In its latest published Casebook containing safety lessons learned from maritime incidents, the Swedish Club focuses on a collision incident resulted by restricted visibility.
Vessel A, a 1000 TEU container vessel, was approaching the pilot station at 17 knots. The vessel was in manual steering mode and was on a course of 280°. That afternoon visibility was restricted to approximately 0.1 NM due to fog.
The Bosun was on deck preparing the pilot ladder after which he would go to the forecastle to act as a lookout.
The Master, the Second Officer and the AB were on the bridge. The Master had the conn, the Second Officer was monitoring, and the AB was on the wheel.
Two ARPA radars were used alternatively on ranges between 6 NM, 3 NM and 1.5 NM. Both the Master and OOW were monitoring the vessel’s progress on the radars.
The Master saw a target on the radar and acquired it on the ARPA as vessel B. The target was 10° on the port bow, 4 NM away with a CPA of 0.2 NM. Vessel A was overtaking vessel B.
It could be seen that if vessel A maintained this course, it could hit vessel B on the starboard side. Vessel B was also on a course of about 280° and making a speed of 6 knots. The Master started the fog signal.
C -15 minutes: Vessel B was on course of 293° and the CPA was 0.14 NM. Vessel A was maintaining its course and speed.
C -10 minutes: Vessel B’s course was 285°, CPA 0.04 NM and distant 1.4 NM.
C -5 minutes: Vessel B’s course was 289°, CPA 0.03 NM and distant 0.65 NM.
C -2 minutes: Vessel B’s course was 304° and CPA 0.01 NM and distant 0.3 NM. Vessel B was still on the port bow of vessel A. At this point the Master on vessel A realised that vessel B was very close and ordered hard to starboard and stop engines.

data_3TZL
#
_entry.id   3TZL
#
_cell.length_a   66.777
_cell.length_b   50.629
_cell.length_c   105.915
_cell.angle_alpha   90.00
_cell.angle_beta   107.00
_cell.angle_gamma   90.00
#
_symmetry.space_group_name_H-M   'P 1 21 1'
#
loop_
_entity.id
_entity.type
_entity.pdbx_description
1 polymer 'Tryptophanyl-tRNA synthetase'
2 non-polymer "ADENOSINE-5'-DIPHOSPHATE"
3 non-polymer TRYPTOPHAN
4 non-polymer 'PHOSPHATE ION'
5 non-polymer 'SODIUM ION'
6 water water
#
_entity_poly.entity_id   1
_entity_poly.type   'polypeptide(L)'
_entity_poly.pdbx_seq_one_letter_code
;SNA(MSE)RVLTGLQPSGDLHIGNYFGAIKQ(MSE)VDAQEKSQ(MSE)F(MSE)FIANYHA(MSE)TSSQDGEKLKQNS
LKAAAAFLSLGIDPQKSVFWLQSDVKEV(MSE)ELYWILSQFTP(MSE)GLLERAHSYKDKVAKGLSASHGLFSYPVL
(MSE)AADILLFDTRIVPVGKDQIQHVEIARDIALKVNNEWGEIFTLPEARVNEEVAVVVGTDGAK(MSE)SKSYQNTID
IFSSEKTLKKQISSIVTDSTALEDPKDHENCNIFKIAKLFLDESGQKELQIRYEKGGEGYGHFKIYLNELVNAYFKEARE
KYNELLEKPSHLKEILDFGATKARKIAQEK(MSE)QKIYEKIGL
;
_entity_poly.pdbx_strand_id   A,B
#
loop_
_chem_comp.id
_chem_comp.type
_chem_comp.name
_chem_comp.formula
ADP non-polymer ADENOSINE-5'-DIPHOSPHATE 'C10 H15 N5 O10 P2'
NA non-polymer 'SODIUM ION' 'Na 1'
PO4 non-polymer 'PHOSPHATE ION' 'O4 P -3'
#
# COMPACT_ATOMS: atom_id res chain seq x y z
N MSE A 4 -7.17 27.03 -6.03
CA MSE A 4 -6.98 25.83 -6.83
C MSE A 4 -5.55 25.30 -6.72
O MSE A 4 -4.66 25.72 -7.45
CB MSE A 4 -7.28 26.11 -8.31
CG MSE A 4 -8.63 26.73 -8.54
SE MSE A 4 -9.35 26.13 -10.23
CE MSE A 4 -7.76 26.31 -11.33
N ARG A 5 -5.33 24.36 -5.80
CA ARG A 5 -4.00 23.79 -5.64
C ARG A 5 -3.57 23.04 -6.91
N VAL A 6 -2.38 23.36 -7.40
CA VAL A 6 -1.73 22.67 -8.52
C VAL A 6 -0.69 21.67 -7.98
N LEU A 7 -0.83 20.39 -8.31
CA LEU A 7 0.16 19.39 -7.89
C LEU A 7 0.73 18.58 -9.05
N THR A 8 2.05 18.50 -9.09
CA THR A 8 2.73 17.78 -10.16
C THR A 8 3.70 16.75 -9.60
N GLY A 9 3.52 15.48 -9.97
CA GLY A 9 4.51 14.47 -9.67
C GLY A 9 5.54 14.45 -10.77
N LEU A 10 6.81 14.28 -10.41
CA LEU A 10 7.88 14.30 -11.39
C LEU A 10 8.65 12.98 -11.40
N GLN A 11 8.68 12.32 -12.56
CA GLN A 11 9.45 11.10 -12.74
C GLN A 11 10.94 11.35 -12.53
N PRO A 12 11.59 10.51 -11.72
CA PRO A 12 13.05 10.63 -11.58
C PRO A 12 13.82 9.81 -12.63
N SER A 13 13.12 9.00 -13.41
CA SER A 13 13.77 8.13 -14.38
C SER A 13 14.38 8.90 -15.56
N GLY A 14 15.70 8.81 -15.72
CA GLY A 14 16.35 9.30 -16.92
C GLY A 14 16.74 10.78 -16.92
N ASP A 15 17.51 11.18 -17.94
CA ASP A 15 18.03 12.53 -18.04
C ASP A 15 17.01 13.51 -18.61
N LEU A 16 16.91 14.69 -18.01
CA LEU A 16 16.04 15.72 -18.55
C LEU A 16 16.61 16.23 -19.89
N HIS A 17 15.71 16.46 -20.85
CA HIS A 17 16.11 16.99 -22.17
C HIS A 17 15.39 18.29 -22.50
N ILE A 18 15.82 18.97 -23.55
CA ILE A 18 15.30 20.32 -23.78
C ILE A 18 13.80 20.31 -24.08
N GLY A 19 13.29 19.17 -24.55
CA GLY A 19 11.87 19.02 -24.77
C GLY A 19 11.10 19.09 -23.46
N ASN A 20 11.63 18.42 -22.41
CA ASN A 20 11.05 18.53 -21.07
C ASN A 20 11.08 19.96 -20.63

Collision: It was too late to avoid the collision and vessel A struck vessel B on its starboard side about midships. The Master saw that vessel B was a small tanker. Shortly afterwards vessel B began to list heavily to starboard and the crew were forced to deploy the life rafts and abandon ship. They were all rescued by vessel A.
- The bridge team on vessel A acquired vessel B on the ARPA at about C -15 minutes. The CPA was 0.14 NM. With such a small CPA this should be considered a close quarter situation. At this point the bridge team had time to make an alteration to ensure the collision was avoided but no action was taken on vessel A.
- When sailing in restricted visibility all vessels have a responsibility to stay clear of each other. All vessels also have a responsibility to proceed at a safe speed which ensures that they can stop quickly. Maintaining full speed in restricted visibility under these navigational circumstances could be considered proceeding at an unsafe speed. Vessel A was approaching a pilot station in restricted visibility which meant there was also an increased risk of encountering a greater concentration of different types of vessels.
- In restricted visibility both vessels have an obligation to stay clear of each other. However, we do not know why vessel B altered to starboard. It is possible vessel B altered course in accordance with their passage plan. Vessel A was overtaking vessel B which required vessel A to stay well clear of vessel B.
- It is important that the officers understand the rules and increased risks when sailing in restricted visibility. It is also important to understand the limitations of the navigation equipment. It appears that the bridge team on vessel A considered a CPA of 0.14 NM to be an acceptable margin. To ensure situational awareness is maintained, the bridge team should discuss all plotted targets, what risks they pose and take appropriate action.